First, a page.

Congress denounces rising prices for contract nurses as hospice industry faces rising costs

Reps. Peter Welch (D-Vt.) and Morgan Griffith (R-Va.) this week led a bipartisan coalition of more than 200 members of Congress urging the Biden administration to investigate allegations of price hikes by agencies recruitment of nurses. The demand for contract nurses has risen sharply over the past two years due to the pandemic.

The lawmakers wrote a letter to Jeffrey Zients, coordinator of the COVID-19 response team at the White House. Although the letter focuses primarily on the needs of hospitals, healthcare providers on all sides have suffered from labor pressure and rising costs, including palliative care providers and palliative care.

“We write because we are concerned that some nurse recruitment agencies are taking advantage of these difficult circumstances to increase their profits at the expense of the patients and the hospitals that treat them,” the signatories wrote. “We urge you to call on one or more of the federal competition and consumer protection agencies to investigate this conduct to determine whether it is the product of anticompetitive activity and/or violates antitrust laws. consumer protection.”

The signatories argue that contract nursing costs have “significantly inflated the price(s)” by two to three times pre-pandemic rates, generating profits of up to 40% for some companies. Rates increased further during the Delta and Omicron variant surges that began last fall, according to the letter.

Although to date hospice providers have not publicly accused staffing services of price gouging, many have acknowledged the impact of rising costs.

Amedisys (NASDAQ: AMED) reported a $2 million decline in palliative care segment revenue during the third quarter of 2021 due to a $7.14 increase in cost per visit, partially attributed to usage increase in subcontractors. Other factors included expected salary increases, rising health insurance costs, hiring and retention bonuses and increases, and increased business done by hourly employees, the company said in a statement. call on the results. Hospice segment revenue in the third quarter totaled $198 million.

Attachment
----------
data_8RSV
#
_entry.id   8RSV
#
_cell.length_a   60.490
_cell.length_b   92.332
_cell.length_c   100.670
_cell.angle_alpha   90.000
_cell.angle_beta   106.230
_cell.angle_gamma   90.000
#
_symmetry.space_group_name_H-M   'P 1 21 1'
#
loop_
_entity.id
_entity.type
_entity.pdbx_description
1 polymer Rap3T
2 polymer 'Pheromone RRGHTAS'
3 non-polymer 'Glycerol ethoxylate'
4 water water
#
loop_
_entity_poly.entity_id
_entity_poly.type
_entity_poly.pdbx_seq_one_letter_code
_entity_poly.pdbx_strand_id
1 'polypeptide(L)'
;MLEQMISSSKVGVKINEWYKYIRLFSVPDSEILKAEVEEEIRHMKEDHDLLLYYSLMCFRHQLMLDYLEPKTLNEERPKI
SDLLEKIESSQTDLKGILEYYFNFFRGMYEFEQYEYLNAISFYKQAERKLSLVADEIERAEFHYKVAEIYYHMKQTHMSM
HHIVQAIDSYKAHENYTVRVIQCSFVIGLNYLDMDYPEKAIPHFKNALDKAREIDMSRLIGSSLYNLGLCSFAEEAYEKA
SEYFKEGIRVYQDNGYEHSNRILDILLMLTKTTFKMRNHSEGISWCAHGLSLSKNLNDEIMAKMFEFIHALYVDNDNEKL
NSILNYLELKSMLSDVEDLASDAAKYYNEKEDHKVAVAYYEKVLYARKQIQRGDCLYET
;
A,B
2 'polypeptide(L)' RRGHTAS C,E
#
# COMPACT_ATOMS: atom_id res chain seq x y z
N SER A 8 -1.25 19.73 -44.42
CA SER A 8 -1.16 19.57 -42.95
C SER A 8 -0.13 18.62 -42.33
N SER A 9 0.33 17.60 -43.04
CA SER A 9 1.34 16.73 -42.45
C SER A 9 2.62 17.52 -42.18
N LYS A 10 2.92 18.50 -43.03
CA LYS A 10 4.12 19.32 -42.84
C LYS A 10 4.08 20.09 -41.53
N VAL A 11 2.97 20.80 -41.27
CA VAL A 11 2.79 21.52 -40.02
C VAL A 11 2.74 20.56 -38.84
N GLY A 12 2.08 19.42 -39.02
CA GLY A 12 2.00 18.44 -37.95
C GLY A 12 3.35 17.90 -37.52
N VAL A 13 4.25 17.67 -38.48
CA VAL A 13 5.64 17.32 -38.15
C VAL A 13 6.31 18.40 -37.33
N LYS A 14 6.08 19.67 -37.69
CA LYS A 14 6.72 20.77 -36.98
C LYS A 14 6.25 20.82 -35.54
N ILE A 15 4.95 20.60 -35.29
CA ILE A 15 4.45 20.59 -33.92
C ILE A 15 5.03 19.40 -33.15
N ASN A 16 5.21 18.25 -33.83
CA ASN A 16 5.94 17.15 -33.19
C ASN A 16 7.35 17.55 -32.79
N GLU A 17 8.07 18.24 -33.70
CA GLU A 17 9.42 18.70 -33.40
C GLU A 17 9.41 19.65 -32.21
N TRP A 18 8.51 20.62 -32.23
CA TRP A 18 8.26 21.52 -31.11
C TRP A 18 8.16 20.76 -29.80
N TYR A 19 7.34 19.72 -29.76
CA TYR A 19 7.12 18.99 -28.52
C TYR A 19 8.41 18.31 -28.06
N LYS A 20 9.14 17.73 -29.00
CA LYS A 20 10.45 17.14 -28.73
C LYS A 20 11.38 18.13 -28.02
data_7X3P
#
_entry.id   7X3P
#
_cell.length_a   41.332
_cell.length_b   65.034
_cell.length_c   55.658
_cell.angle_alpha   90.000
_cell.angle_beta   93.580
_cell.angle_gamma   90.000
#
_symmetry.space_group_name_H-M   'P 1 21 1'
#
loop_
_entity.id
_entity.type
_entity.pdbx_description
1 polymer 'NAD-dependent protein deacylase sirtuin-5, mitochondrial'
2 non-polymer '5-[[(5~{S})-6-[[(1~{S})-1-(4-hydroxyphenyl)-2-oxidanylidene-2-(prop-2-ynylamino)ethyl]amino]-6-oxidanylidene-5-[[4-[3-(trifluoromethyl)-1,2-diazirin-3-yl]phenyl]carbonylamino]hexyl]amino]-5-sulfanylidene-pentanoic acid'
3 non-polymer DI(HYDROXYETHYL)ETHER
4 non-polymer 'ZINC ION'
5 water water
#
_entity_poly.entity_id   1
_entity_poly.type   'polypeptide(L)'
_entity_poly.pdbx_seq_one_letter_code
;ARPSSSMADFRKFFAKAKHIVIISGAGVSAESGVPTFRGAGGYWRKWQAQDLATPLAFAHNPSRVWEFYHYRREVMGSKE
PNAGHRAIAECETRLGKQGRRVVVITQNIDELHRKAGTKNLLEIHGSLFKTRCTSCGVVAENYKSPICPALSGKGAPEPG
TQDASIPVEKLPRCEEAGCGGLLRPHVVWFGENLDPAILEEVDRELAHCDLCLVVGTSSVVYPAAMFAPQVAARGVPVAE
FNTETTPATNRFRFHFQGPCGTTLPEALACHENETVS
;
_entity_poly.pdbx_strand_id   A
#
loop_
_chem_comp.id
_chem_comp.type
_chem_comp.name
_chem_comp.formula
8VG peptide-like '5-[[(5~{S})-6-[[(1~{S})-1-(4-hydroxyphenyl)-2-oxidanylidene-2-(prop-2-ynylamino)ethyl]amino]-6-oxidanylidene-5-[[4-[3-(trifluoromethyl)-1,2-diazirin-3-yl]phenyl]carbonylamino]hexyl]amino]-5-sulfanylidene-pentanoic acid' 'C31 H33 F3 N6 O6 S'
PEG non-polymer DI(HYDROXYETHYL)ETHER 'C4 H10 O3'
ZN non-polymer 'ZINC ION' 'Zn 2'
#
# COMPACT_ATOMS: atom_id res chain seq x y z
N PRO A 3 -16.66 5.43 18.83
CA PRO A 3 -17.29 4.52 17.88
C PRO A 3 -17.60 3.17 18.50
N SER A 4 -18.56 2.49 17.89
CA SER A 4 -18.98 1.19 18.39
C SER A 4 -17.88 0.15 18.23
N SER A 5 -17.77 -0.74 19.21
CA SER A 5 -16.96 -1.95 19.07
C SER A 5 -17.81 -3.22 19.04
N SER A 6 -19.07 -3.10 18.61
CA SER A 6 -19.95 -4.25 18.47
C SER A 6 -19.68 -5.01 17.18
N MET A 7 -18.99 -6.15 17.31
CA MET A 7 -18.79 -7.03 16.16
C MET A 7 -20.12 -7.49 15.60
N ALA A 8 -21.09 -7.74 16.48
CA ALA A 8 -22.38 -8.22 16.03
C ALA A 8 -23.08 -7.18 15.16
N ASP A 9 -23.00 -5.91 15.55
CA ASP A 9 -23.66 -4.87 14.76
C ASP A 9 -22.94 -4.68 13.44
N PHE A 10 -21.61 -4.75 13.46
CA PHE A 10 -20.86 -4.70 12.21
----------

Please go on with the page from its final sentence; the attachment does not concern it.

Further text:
Amedisys is not alone.

LHC Group (NASDAQ: LHCG) Chairman Joshua Proffitt said the company will save $1.4 million per quarter for every 100 basis points it can reduce its reliance on hand -contract nursing work. Proffitt made the remarks at Bank of America Securities’ virtual home care conference.

“When you have more than 3% or 4% of your entire frontline workforce in quarantine, you now have to supplement that with contract labor and with sources of labor. much more expensive work,” Proffitt said.

Amid calls for federal action from providers, industry groups and now members of Congress, some state governments are beginning to look at the issue of contract nursing, Hospice News sister site Skilled Nursing reported. News. These include Minnesota, Massachusetts, Illinois, Missouri, and Pennsylvania.

The reality of the rising costs of these services is undeniable. However, some in the palliative care space question the assumption that the increases represent price gouging.

“To some degree, maybe it’s just a market that works efficiently in that we have massive excess demand for limited supply,” said Bruce Greenstein, LHC Group’s Chief Strategy and Innovation Officer, at Hospice News in December. “It’s not a common commodity; it’s a work. As a market we are so desperate for this. Those who hold this in-demand asset, which are the nurses themselves, can really set the price.

Richard L. Militello